worked as advertised. People in Thailand and Malaysia are constantly
    watching pirated R1 DVD before the official released date.

    In fact, you can only buy official R3 or whatever releases months
    after the pirated R1 DVDs are released there. So the studios are
    actually losing money in those region.

    For once, BB is right. If the studios are smart, they would abandone
    region coding right now.
    , Dec 7, 2003
    #4
  5. >>Bad News: Blockbuster apparently does not know the difference
    >>between a pirate and a parallel importer.

    >
    >Region coding is mainly to stop people outside of US/Canada to watch
    >new released DVDs before they hit their shores. However, it never
    >worked as advertised. People in Thailand and Malaysia are constantly
    >watching pirated R1 DVD before the official released date.
    >
    >In fact, you can only buy official R3 or whatever releases months
    >after the pirated R1 DVDs are released there. So the studios are
    >actually losing money in those region.
    >
    >For once, BB is right. If the studios are smart, they would abandone
    >region coding right now.


    Would more simultaneous worldwide theatrical releases be difficult? If they do
    this then they could release the DVDs at the same time everywhere. But those
    pesky Southeast Asian pirates put their wares out on the street before a movie
    is even released. Tricky situation.

    Remove "moc" to reply.

    When toy shopping, look for the Joe Mantegna Seal Of Safety. It's your only
    guarantee that the toy has been deemed safe by Joe Mantegna.
    Sydney Assbasket, Dec 7, 2003
    #5
  6. Scot Gardner

    Guest

    On 07 Dec 2003 20:20:27 GMT, oc (Sydney Assbasket )
    wrote:

    >Would more simultaneous worldwide theatrical releases be difficult? If they do
    >this then they could release the DVDs at the same time everywhere. But those
    >pesky Southeast Asian pirates put their wares out on the street before a movie
    >is even released. Tricky situation.


    Simultaneous worldwide releases are only possible for about 3 films a
    year like the Matrix or LOTR. Most smaller budget films don't have
    the marketing budget to do it. Hollywood is losing money by reginal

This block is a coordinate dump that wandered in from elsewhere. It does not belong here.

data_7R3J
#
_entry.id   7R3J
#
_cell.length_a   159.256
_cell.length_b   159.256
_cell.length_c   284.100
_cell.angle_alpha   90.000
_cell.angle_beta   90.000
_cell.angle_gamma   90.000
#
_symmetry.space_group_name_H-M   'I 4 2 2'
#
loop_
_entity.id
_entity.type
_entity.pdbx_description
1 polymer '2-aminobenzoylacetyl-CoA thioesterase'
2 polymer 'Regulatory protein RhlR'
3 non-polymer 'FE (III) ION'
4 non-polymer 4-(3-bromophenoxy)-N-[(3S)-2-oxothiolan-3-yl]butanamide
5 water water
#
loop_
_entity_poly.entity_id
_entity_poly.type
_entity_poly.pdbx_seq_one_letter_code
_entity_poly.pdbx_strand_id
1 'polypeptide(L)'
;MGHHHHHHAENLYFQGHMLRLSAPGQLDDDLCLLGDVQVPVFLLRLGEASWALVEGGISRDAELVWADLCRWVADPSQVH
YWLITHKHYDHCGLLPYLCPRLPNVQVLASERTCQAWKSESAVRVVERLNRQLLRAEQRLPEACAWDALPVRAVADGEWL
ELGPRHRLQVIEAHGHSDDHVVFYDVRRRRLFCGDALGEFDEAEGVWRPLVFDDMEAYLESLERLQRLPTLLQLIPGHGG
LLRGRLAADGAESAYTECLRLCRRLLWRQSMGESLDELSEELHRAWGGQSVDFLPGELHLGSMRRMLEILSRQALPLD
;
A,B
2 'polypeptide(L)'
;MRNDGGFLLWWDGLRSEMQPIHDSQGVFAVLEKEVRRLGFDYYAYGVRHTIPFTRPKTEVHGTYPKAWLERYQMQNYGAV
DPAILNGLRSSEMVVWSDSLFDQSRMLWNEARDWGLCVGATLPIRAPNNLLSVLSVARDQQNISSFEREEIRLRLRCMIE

coding DVDs in Asia and only Hollywood doesn't know it.
    , Dec 8, 2003
    #6
  7. Scot Gardner

    John Guest

    oc (Sydney Assbasket ) wrote:

    >>>Bad News: Blockbuster apparently does not know the difference
    >>>between a pirate and a parallel importer.

    >>
    >>Region coding is mainly to stop people outside of US/Canada to watch
    >>new released DVDs before they hit their shores. However, it never
    >>worked as advertised. People in Thailand and Malaysia are constantly
    >>watching pirated R1 DVD before the official released date.
    >>
    >>In fact, you can only buy official R3 or whatever releases months
    >>after the pirated R1 DVDs are released there. So the studios are
    >>actually losing money in those region.
    >>
    >>For once, BB is right. If the studios are smart, they would abandone
    >>region coding right now.

    >
    >Would more simultaneous worldwide theatrical releases be difficult? If they do
    >this then they could release the DVDs at the same time everywhere. But those
    >pesky Southeast Asian pirates put their wares out on the street before a movie
    >is even released. Tricky situation.
    >
    >

    The problem is that the movie studios do not like making allot of
    prints. Down where I live we usually get the releases months after
    the US because they pass off the old prints from the northern
    hemisphere for new releases. This way they don't have such a high
    distribution cost. Pity. These guys are still try to protect their
    monopoly and distribution methods by going to govements and getting
    parallel imports by commercial importer banned.
    John, Dec 8, 2003
    #7
  8. in article , at
    wrote on 12/6/03 9:46 PM:

    > On Sat, 6 Dec 2003 22:29:54 -0600, "Jay G" <> wrote:
    >
    >> Good News: Blockbuster wants region coding to end.
    >>
    >> Bad News: Blockbuster apparently does not know the difference